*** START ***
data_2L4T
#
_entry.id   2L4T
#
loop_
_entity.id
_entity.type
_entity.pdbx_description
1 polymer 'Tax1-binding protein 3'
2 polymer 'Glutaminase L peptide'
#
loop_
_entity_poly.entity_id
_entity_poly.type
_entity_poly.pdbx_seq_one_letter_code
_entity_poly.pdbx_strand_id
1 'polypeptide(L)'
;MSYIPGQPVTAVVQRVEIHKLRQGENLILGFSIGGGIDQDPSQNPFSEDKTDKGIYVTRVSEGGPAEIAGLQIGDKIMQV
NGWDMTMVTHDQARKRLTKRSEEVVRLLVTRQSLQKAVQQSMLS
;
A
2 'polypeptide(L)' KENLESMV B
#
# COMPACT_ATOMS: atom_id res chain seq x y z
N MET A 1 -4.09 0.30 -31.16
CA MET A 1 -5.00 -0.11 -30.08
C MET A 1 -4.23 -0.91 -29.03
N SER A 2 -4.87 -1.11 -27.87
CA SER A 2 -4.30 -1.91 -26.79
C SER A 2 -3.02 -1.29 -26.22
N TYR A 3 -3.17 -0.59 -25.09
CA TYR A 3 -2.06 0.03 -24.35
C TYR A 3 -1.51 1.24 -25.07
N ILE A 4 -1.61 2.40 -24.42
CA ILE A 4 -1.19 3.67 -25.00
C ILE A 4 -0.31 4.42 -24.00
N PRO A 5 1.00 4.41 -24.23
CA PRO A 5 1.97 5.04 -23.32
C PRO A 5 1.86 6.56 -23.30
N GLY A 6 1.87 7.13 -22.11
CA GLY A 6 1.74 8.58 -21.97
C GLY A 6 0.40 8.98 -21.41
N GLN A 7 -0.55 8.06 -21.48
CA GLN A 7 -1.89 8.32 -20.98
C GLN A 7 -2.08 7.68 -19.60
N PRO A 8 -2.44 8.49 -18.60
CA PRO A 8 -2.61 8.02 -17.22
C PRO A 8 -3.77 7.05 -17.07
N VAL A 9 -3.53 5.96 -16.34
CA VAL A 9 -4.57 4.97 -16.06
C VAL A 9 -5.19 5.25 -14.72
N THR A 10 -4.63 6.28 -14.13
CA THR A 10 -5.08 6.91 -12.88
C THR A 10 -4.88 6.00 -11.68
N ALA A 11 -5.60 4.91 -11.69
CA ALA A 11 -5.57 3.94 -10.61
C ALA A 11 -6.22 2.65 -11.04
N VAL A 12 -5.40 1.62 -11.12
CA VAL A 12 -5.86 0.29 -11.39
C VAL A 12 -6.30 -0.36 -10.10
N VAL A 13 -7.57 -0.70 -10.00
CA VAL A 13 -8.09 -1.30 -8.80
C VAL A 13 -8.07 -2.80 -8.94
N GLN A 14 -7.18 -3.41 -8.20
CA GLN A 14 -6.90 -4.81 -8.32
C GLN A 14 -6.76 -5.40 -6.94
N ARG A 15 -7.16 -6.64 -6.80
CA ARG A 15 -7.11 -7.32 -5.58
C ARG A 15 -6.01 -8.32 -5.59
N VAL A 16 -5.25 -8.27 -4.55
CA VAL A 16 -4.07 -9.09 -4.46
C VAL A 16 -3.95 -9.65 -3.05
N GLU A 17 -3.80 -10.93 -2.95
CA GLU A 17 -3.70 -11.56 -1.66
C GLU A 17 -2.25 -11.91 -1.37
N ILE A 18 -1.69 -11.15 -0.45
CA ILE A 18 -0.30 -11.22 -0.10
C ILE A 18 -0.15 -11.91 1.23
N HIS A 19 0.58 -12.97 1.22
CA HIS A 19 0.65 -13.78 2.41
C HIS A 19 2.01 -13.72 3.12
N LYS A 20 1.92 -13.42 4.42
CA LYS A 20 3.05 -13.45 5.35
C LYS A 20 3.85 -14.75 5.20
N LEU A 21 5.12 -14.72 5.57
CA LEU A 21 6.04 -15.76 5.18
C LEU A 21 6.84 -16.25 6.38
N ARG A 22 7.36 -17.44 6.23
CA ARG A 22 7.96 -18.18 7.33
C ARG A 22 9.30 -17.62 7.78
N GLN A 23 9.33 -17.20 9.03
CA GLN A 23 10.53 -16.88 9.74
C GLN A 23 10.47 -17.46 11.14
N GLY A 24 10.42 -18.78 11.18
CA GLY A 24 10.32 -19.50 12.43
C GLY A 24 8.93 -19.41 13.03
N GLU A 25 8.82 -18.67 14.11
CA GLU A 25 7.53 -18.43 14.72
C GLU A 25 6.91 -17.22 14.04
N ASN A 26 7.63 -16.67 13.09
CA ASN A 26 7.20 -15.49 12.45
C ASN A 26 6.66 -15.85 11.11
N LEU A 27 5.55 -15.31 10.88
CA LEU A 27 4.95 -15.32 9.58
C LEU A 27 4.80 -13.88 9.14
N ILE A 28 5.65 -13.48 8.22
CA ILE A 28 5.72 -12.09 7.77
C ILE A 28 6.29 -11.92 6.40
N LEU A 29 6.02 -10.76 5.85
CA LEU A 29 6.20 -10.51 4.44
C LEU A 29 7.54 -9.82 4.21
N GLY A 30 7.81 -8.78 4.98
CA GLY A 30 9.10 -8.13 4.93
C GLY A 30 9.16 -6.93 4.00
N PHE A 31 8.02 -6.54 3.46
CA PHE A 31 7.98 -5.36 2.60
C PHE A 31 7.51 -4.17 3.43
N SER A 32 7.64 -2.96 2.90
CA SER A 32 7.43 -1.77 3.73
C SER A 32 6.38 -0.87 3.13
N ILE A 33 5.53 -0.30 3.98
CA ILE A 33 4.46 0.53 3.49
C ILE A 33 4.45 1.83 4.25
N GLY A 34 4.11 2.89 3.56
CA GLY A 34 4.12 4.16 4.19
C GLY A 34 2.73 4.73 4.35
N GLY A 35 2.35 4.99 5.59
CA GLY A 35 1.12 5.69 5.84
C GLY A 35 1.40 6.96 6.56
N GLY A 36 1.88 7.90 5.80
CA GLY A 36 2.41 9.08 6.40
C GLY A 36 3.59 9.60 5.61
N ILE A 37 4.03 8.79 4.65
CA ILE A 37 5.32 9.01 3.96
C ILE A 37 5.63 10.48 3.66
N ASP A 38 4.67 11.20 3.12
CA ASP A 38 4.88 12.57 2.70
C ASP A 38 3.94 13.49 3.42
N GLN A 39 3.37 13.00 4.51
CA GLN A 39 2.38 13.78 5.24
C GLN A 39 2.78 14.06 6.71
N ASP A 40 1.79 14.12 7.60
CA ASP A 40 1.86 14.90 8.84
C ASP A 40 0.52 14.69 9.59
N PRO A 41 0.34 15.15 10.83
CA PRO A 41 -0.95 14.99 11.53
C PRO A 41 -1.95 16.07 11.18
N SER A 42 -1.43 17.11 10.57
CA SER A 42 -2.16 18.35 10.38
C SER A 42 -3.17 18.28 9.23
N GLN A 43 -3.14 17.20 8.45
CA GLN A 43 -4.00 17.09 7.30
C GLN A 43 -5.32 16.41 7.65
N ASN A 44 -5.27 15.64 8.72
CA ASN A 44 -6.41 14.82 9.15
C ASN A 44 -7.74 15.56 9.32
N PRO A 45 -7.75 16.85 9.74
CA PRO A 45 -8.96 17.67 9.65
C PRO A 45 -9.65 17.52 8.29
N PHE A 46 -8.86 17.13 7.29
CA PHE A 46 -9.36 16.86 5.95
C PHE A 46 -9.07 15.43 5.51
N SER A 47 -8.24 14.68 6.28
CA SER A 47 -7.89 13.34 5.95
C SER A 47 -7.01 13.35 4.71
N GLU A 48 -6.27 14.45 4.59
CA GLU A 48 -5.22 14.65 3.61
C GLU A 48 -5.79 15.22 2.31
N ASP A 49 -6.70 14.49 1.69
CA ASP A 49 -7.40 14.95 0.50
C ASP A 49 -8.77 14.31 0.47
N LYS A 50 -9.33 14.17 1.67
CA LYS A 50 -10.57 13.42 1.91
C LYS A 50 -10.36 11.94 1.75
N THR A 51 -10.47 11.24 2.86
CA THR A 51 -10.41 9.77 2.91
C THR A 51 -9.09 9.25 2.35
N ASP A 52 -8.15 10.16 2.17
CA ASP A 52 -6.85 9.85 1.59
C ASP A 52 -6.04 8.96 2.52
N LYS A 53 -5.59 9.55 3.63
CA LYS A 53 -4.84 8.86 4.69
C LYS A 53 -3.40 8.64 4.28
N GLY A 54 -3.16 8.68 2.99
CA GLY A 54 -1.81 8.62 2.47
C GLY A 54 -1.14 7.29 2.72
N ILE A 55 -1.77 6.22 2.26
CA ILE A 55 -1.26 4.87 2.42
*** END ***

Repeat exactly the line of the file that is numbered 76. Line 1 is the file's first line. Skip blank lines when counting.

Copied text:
N ILE A 18 -1.69 -11.15 -0.45